You'll start to understand that more when we weed and heat apply it and the advantages
Let me zoom in on my background design and let's set that up really quickly for the back
of the jersey.
So of course, want to convert to curves...size appropriately...do a ten inch name on the
On the back we'll do an eight inch number, make sure these are centered, and group them
Now for the standard layering method I simply need an outside offset.
Now you'll see here that there's some extra weed areas in here, were these have set up.
So if I want to eliminate those, I want to break the contour group apart...I'll show
you how to eliminate those shortly.
Let me take the background layer here, cut it, control "V" to paste it over onto the
At that point I can break that whole piece apart.
I can go in and delete these little areas that I don't want if I don't want the shirt
to show through in those areas so if I don't want the holes in the design.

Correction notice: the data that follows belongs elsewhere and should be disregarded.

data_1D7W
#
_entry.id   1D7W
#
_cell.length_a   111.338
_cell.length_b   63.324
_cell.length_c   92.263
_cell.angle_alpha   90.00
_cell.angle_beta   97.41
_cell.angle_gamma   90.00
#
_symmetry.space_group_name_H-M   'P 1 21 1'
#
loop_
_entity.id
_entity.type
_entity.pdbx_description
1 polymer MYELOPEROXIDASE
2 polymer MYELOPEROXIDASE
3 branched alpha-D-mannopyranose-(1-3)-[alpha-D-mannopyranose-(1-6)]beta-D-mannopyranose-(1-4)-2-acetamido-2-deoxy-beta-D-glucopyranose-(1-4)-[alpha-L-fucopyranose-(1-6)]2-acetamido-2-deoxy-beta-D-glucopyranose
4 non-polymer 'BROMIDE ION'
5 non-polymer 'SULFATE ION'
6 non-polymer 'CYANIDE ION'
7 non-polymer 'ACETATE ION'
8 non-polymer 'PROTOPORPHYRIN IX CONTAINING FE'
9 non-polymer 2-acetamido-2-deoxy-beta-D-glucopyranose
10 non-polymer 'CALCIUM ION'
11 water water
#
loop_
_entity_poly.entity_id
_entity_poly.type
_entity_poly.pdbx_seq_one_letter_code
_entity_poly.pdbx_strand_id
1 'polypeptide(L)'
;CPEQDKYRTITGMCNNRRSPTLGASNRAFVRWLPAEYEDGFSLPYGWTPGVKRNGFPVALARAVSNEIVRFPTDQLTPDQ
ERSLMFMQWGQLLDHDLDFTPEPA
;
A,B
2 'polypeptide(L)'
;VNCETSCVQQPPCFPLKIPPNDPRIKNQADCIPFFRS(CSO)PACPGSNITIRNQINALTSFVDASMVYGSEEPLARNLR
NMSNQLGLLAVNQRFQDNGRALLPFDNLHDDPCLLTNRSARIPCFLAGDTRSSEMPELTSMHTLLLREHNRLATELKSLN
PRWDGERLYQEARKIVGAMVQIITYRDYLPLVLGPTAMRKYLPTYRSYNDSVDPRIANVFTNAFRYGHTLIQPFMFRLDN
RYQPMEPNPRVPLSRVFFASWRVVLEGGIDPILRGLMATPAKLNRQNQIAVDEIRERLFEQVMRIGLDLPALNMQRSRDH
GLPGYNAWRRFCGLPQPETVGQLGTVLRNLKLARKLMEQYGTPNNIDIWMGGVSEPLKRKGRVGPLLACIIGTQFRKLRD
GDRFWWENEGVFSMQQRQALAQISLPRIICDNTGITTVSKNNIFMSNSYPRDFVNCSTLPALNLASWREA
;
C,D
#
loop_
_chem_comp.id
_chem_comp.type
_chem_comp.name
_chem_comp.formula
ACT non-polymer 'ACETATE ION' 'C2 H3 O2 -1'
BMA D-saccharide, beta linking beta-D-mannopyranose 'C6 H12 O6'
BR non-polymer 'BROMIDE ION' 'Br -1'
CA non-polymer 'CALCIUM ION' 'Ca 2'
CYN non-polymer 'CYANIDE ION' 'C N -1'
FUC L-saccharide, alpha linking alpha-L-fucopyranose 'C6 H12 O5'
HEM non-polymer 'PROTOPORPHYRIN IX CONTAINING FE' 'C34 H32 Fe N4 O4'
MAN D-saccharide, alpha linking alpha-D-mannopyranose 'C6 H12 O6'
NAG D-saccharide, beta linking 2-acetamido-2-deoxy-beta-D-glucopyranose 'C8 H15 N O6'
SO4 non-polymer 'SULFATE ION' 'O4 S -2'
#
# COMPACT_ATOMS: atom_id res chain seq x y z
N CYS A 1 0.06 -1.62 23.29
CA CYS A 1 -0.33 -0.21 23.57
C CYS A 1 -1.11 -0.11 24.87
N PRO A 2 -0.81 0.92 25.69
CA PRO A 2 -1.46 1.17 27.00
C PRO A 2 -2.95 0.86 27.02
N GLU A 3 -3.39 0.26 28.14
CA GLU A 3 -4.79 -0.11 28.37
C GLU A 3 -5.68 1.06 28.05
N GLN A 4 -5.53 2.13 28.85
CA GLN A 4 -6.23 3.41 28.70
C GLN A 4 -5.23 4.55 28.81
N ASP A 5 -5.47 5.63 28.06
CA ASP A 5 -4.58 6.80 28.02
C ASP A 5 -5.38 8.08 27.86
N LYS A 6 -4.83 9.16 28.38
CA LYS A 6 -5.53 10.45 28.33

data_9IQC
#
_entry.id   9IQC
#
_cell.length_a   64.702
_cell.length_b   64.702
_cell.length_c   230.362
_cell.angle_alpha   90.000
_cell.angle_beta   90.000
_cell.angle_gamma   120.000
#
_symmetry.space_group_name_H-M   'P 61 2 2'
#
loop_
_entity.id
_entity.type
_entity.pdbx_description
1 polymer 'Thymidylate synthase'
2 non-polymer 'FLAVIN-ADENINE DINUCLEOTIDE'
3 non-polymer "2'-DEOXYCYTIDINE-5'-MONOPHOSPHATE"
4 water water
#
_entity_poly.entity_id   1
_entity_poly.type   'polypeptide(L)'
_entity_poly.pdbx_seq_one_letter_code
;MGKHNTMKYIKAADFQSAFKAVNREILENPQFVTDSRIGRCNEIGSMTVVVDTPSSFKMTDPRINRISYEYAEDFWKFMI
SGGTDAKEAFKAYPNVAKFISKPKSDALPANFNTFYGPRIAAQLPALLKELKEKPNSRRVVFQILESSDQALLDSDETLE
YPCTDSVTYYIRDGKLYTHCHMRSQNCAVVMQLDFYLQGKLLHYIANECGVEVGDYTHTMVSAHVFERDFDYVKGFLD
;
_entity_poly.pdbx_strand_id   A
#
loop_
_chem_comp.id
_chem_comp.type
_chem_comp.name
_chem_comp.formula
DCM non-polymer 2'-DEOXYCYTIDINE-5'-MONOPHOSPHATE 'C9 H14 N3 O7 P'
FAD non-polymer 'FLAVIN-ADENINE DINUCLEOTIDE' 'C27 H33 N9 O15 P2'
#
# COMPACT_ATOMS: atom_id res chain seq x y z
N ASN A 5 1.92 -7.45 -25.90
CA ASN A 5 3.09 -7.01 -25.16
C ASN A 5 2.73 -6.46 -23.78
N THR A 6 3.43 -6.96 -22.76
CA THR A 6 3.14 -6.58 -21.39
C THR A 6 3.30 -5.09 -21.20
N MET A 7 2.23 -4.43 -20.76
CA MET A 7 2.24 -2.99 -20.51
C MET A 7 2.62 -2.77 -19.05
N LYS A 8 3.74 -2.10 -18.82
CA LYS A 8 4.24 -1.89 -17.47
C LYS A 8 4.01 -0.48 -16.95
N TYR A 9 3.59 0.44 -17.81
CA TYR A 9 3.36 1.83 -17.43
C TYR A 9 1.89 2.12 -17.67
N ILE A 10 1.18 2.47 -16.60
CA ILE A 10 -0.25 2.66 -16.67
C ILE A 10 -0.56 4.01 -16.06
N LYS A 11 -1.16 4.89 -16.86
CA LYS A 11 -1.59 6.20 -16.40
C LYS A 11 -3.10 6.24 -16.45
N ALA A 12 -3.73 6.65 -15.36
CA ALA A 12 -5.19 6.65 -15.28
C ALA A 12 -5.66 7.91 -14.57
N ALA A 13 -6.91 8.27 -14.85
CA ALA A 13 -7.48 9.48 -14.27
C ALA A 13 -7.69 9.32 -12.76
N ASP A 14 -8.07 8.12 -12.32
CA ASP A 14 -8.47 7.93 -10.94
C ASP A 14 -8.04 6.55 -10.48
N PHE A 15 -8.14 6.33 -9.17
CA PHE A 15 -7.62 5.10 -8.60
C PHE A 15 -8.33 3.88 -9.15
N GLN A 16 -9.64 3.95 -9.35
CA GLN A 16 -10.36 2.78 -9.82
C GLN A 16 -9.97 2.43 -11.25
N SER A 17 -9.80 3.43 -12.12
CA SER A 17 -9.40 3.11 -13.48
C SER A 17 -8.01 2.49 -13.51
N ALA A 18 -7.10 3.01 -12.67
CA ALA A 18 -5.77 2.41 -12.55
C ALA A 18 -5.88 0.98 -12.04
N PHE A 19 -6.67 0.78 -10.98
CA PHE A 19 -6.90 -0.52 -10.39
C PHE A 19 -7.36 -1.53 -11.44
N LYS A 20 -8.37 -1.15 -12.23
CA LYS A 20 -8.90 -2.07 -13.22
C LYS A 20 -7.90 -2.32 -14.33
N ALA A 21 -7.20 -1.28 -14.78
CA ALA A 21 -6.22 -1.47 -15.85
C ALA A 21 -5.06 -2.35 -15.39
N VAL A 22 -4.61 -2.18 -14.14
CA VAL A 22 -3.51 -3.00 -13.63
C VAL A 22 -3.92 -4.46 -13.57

Makes it kind of easier to weed that way.
So now if I zoom out, you'll see I have my standard full background piece for the black
material for the back of my jersey.
And then the front piece for the trapping method.
For the red I have both the foreground layers ready to send over to the cutter.
At this point what you want to do is export take these over to your cutting software that
drive your cutter.
So for the Roland cutter I'm going to export them as an EPS and then import them into the
Roland Cut Studio software.
And that's were we'll pick it up once I have it over in the actual software.
Since we'll be outputting to the Roland GX24 vinyl cutter we'll be using the Roland Cut
Studio driver program that comes with that cutter.
I've already exported the designs from Corel as EPS files, now I need to import them into
the Roland Cut Studio.
We'll go to file import... bring in the red layer...open up a separate Cut Studio window...import
the black layer.
At this point if I want to bring these closer together, I can select them break them apart
in this program or you could have done this in Corel.
I'm going to use the arrow key to drop it down closer.
You need to mirror both of these sets of designs before outputting to the cutter.
So to do that go to object and mirror or you could have completed that in Corel as well.
So now these are set up ready to send to the corresponding color of material for the background
and foreground layer.
We'll cut these and then I'll se you again at the weeding process and explain to you
what's happening there.